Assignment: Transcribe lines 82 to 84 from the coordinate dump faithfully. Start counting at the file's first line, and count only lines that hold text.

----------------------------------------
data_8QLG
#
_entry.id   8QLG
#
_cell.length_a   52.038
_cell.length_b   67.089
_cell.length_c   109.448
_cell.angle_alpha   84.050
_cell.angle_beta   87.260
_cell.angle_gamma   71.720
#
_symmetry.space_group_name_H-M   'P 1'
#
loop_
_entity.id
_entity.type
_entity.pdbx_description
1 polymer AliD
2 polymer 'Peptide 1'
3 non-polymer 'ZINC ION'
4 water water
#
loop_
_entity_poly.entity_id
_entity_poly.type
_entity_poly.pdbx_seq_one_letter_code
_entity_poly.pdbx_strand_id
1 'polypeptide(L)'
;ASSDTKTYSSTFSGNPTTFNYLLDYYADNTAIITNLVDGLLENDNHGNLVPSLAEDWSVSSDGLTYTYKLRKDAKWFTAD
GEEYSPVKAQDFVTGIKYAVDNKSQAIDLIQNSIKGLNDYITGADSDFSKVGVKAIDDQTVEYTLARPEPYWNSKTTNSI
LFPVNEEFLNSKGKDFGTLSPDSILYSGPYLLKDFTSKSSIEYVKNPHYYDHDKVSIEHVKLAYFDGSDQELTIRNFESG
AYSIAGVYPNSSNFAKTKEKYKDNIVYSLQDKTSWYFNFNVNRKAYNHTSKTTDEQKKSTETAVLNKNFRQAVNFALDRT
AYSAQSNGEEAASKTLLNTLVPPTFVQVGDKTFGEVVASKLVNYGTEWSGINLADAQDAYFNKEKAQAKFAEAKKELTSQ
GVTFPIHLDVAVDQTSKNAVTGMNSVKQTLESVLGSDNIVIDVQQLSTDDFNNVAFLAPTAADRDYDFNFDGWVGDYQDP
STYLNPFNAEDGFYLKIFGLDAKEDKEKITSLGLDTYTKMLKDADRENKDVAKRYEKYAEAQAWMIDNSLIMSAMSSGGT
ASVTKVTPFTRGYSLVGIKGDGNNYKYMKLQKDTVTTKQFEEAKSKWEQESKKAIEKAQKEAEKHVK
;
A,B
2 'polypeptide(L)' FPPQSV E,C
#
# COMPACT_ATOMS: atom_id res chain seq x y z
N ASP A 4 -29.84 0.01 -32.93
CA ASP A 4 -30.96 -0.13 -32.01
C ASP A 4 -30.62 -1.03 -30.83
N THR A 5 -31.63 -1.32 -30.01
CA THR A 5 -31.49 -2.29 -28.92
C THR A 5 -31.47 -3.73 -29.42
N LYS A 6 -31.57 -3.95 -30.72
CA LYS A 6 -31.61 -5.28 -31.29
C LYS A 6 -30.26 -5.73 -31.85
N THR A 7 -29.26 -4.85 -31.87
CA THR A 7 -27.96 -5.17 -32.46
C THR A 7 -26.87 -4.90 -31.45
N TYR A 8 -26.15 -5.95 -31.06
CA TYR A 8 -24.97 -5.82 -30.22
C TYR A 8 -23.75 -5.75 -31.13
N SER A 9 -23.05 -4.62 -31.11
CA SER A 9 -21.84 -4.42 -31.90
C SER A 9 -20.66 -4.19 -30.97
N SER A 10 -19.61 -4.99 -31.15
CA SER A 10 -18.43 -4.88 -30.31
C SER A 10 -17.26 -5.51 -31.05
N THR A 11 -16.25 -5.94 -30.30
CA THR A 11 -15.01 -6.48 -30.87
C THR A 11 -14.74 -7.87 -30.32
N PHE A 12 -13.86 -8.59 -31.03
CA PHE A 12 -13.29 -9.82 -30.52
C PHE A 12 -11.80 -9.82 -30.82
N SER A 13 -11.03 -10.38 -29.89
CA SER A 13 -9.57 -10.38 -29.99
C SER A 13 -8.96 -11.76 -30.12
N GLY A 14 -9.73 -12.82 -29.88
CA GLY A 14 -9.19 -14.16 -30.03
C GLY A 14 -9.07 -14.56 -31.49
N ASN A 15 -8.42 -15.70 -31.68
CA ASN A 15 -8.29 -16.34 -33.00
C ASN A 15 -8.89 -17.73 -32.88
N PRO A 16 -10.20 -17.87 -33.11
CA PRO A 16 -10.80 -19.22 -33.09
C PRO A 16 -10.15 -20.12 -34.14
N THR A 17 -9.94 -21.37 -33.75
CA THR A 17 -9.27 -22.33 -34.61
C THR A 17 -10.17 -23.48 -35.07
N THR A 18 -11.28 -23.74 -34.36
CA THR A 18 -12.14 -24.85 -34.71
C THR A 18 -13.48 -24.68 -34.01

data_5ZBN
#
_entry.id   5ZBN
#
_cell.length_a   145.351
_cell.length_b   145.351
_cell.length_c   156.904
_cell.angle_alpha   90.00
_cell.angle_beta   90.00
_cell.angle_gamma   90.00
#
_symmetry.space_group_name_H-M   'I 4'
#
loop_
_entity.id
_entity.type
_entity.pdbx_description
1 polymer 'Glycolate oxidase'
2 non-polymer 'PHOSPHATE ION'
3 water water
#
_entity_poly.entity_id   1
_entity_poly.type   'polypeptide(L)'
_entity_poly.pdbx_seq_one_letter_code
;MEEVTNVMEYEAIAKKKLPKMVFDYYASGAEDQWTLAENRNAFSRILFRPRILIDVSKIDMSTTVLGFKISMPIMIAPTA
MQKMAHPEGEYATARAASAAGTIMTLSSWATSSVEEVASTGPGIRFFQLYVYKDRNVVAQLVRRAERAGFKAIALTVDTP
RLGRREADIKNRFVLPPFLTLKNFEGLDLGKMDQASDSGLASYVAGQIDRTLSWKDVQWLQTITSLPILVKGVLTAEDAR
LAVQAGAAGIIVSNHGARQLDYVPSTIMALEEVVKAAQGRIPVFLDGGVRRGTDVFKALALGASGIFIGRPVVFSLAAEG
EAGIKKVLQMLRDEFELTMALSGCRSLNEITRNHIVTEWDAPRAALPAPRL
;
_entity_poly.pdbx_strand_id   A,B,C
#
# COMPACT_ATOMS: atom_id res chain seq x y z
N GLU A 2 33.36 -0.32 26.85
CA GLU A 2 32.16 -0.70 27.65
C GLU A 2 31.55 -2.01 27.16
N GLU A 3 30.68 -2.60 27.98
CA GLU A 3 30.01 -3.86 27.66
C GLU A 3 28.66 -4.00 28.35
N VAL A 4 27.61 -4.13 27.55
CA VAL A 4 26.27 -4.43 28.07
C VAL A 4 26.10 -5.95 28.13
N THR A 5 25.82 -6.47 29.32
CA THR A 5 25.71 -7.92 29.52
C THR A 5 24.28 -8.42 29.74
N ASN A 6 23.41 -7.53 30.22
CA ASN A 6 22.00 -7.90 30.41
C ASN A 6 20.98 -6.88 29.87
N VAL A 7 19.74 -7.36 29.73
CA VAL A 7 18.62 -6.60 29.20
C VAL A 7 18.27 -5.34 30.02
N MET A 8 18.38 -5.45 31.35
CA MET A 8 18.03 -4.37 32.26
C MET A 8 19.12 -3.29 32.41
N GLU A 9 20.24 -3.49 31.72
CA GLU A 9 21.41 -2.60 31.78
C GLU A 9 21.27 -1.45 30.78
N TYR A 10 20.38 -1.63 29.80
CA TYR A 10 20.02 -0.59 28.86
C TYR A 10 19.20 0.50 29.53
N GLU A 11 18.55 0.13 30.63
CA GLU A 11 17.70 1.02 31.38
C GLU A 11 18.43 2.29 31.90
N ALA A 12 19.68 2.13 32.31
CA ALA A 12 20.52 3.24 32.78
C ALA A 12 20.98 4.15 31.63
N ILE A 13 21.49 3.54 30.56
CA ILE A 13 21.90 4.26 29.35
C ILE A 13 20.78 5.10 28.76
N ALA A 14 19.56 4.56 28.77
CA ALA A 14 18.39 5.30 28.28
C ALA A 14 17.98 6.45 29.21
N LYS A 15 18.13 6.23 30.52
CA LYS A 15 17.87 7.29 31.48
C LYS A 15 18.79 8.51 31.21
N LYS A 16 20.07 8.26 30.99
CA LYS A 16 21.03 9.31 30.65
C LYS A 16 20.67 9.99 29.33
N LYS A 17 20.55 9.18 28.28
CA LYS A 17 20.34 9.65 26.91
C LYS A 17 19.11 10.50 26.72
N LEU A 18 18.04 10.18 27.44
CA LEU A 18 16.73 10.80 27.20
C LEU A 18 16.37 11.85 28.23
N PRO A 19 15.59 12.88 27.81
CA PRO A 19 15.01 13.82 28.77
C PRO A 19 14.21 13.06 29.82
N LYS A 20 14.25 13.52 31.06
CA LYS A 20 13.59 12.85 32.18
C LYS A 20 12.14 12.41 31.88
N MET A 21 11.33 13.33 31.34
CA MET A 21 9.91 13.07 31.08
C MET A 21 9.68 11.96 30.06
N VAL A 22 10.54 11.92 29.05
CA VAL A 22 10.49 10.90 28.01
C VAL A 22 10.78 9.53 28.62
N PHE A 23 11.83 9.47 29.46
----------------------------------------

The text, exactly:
CA THR A 17 -9.27 -22.33 -34.61
C THR A 17 -10.17 -23.48 -35.07
N THR A 18 -11.28 -23.74 -34.36